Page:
There were three big reasons for us to revisit the second lowliest highpoint in these United States: It would be Damian’s first (excluding his in-utero visit to Florida’s highpoint), There is now an official benchmark denoting the hightpoint (as well as a little park-like setting), and it’s five minutes from my parent’s house. (Another smaller reason was to get a picture of Hoang at the highpoint, since we didn’t make it official last time.)
After a morning spent blueberry picking at my brother’s house, we stopped by the Azimuth on the way back to my childhood home. I joked to Hoang on the way there that the area is “all new now” and the state has put a few bucks into traffic calming and making it official and all that good stuff. Oh – and that the woman who lives across the street has become a highpointing celebrity of sorts.
As we approached one of the most ridiculously easy highpoints in the country, we immediately noticed the traffic calming efforts. Nice work, Delaware.
We parked in the neighborhood off of Ebright Road and began gathering Damian for his big highpointing debut. Just then, a woman approached and asked us if we were highpointers. Hoang answered, “We are!” Man, I love the fact that my wife now finds this normal back and forth conversation.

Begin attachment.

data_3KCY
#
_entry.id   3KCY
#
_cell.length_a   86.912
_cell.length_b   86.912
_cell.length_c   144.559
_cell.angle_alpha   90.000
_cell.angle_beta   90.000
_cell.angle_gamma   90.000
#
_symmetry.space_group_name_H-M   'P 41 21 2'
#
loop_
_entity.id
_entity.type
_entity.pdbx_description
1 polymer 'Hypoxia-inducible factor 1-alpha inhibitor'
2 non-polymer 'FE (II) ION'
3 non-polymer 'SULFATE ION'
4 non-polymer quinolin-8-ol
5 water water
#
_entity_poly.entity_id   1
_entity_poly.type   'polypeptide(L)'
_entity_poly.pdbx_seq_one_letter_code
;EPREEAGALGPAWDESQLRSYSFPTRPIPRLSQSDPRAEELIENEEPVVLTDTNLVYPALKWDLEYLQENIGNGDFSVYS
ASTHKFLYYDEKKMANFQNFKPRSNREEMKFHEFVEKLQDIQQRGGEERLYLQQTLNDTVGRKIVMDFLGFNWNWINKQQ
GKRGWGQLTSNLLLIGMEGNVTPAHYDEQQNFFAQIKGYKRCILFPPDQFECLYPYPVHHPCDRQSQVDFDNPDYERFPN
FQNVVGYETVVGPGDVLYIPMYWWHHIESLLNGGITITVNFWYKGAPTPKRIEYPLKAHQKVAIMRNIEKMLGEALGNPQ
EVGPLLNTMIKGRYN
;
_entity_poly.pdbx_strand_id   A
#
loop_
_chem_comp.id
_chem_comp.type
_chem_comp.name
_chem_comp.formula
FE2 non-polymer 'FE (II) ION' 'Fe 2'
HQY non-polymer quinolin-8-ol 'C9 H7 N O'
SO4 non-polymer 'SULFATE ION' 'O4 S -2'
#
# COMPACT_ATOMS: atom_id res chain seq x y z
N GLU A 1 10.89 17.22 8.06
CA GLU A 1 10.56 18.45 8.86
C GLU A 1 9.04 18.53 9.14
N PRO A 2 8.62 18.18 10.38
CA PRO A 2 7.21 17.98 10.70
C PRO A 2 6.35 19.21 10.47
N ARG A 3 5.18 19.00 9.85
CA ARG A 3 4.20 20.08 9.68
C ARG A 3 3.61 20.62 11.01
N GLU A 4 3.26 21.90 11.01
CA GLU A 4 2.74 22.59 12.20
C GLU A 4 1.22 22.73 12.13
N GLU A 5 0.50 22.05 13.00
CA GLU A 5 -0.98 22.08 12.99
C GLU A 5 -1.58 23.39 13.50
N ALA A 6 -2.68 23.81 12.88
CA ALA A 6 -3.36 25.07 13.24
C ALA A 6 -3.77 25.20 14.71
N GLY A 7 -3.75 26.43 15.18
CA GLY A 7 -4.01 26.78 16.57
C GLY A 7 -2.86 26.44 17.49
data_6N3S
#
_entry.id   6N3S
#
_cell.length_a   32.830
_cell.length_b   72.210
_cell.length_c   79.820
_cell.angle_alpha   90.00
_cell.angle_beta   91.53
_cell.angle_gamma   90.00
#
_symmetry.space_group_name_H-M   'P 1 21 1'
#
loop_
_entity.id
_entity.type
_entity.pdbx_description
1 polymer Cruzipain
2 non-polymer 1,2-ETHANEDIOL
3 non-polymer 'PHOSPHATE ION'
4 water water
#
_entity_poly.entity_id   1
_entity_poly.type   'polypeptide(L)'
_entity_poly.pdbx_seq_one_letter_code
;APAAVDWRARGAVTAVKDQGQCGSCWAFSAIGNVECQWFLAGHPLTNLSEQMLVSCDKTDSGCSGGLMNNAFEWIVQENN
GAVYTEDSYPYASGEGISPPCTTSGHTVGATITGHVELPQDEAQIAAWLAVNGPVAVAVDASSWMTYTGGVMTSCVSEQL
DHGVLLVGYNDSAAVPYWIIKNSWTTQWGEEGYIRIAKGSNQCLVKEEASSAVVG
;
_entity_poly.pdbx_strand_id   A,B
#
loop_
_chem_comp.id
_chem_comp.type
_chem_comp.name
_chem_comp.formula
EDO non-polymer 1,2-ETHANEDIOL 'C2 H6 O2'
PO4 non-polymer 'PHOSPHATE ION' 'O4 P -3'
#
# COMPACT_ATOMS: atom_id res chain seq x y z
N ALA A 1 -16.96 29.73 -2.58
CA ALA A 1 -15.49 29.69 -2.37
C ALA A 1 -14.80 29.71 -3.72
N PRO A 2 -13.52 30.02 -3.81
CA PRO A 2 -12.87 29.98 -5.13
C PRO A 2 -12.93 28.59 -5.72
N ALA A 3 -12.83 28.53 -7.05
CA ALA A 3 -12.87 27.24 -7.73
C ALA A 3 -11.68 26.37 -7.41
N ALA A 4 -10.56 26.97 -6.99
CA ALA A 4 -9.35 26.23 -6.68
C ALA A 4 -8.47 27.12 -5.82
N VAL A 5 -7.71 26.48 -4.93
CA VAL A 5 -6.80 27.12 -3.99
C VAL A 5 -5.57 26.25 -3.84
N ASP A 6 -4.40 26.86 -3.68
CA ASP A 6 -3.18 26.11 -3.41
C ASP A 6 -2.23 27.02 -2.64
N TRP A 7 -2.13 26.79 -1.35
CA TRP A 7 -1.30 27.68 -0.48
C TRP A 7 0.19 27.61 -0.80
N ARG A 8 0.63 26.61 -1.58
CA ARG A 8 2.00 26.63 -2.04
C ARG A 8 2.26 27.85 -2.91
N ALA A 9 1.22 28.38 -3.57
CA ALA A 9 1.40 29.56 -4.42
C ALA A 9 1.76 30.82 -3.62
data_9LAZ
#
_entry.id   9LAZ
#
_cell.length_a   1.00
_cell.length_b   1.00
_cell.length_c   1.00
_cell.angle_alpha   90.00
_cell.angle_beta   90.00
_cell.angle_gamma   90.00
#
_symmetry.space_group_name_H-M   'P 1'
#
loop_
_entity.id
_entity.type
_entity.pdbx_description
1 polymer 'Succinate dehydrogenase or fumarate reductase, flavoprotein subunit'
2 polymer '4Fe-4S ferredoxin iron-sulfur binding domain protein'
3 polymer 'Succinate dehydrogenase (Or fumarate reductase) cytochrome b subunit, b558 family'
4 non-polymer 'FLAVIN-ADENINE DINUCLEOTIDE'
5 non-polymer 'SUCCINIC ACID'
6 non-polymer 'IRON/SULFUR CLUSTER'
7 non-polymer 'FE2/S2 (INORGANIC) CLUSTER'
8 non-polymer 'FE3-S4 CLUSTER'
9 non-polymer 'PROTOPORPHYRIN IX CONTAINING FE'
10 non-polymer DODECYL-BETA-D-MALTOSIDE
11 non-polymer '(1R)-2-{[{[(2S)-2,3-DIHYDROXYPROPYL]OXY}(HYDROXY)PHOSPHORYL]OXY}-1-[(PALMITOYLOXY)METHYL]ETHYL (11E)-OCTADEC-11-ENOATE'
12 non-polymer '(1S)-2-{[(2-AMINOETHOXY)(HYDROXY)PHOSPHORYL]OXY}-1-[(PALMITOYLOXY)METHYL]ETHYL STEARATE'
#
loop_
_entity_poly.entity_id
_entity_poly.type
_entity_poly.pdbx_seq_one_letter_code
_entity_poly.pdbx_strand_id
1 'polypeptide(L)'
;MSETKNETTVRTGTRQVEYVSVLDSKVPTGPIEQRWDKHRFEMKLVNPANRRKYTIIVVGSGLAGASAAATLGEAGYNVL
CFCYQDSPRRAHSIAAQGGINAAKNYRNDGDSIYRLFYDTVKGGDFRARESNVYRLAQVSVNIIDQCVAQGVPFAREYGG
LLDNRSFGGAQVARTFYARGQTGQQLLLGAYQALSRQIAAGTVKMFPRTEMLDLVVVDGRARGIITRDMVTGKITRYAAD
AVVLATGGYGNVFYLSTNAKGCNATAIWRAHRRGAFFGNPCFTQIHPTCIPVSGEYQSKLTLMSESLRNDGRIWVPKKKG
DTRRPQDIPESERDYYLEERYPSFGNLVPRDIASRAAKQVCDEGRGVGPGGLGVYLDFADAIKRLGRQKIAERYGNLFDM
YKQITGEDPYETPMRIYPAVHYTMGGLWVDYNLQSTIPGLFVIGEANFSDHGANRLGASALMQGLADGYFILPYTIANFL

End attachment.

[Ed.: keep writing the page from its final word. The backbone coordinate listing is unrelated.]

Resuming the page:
The woman turned out to be none other than Doreen Kupchick: Highpoint Ambassador Extraordinaire! We couldn’t have been more lucky. Damian enjoyed petting her frisky little dog while she regaled us with the rather wacky story of the Delaware highpoint.
Back when we visited seven years ago, the sign was on the eastern side of Ebright Road and was “in the vicinity” of the true highpoint. In the interim, an old benchmark was unearthed across the road – exciting everyone around the globe in highpointing circles.
A new sidewalk was poured with a cut-out for the benchmark. A nice bench to relax on top of Delaware was added. A flower garden. And the sign was moved across the street as well. Wow, talk about an improvement. Damian doesn’t know how good he’s got it.
Afterwards, Doreen presented me her guestbook to sign (it has way more names than you’d think – from way more faraway places than you’d dare to think) and gave me some articles on Ebright Azimuth and other highpointing items. It was great to talk with Doreen for 20 minutes or so as she is incredibly nice and informative.
She is known as “The Queen of Ebright Azimuth” to many. As well she should be.
I thanked her by giving her a couple quarts of blueberries fresh from the garden. Thanks, Doreen!
Hightpoint Difficulty Rating: 1
Hike Distance: 2.75 in 2002, none thereafter